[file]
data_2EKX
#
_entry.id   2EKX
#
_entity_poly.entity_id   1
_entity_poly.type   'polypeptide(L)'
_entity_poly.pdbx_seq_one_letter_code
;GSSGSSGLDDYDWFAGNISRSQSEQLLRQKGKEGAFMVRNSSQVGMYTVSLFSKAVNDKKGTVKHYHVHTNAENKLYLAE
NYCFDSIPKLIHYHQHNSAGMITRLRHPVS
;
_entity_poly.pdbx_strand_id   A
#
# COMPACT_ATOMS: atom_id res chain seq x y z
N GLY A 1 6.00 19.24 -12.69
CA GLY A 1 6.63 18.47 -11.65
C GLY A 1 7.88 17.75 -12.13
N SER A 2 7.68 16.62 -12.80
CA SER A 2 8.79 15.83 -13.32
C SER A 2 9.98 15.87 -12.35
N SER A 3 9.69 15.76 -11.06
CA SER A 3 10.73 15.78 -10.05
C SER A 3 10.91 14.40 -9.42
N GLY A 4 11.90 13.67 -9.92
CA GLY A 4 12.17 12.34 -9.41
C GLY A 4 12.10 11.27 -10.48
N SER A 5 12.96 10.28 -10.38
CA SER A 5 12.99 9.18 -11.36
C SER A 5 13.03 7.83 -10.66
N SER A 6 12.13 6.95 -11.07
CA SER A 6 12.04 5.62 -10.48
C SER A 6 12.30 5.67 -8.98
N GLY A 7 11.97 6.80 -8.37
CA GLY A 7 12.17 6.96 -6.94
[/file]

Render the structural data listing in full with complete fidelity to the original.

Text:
data_2EKX
#
_entry.id   2EKX
#
_entity_poly.entity_id   1
_entity_poly.type   'polypeptide(L)'
_entity_poly.pdbx_seq_one_letter_code
;GSSGSSGLDDYDWFAGNISRSQSEQLLRQKGKEGAFMVRNSSQVGMYTVSLFSKAVNDKKGTVKHYHVHTNAENKLYLAE
NYCFDSIPKLIHYHQHNSAGMITRLRHPVS
;
_entity_poly.pdbx_strand_id   A
#
# COMPACT_ATOMS: atom_id res chain seq x y z
N GLY A 1 6.00 19.24 -12.69
CA GLY A 1 6.63 18.47 -11.65
C GLY A 1 7.88 17.75 -12.13
N SER A 2 7.68 16.62 -12.80
CA SER A 2 8.79 15.83 -13.32
C SER A 2 9.98 15.87 -12.35
N SER A 3 9.69 15.76 -11.06
CA SER A 3 10.73 15.78 -10.05
C SER A 3 10.91 14.40 -9.42
N GLY A 4 11.90 13.67 -9.92
CA GLY A 4 12.17 12.34 -9.41
C GLY A 4 12.10 11.27 -10.48
N SER A 5 12.96 10.28 -10.38
CA SER A 5 12.99 9.18 -11.36
C SER A 5 13.03 7.83 -10.66
N SER A 6 12.13 6.95 -11.07
CA SER A 6 12.04 5.62 -10.48
C SER A 6 12.30 5.67 -8.98
N GLY A 7 11.97 6.80 -8.37
CA GLY A 7 12.17 6.96 -6.94